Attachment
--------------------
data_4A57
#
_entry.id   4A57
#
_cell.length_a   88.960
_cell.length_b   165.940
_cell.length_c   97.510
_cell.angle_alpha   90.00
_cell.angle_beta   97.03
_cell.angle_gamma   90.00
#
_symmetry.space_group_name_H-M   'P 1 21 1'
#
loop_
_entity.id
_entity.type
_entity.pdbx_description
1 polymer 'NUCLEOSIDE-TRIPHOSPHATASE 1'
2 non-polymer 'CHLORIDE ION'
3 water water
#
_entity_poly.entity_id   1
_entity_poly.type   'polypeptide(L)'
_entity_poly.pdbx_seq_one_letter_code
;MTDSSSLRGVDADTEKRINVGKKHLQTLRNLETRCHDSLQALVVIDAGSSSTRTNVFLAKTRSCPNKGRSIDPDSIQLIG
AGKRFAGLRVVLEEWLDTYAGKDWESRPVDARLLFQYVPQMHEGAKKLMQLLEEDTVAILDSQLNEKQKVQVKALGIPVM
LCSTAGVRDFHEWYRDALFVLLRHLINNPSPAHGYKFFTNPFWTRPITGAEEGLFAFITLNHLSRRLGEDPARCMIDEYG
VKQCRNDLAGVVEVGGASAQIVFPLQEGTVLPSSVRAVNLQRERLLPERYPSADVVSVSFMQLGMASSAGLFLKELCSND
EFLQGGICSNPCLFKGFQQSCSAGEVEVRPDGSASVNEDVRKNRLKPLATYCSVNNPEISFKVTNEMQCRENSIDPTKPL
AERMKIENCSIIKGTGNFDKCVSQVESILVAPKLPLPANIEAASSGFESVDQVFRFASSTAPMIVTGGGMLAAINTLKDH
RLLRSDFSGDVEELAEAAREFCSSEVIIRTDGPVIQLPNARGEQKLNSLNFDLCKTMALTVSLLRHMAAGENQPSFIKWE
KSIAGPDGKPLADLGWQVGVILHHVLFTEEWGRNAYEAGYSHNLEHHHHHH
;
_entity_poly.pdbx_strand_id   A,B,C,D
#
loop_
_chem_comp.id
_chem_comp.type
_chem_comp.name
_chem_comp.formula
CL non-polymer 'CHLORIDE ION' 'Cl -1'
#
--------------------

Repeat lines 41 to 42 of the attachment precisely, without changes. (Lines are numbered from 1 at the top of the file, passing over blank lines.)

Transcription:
CL non-polymer 'CHLORIDE ION' 'Cl -1'
#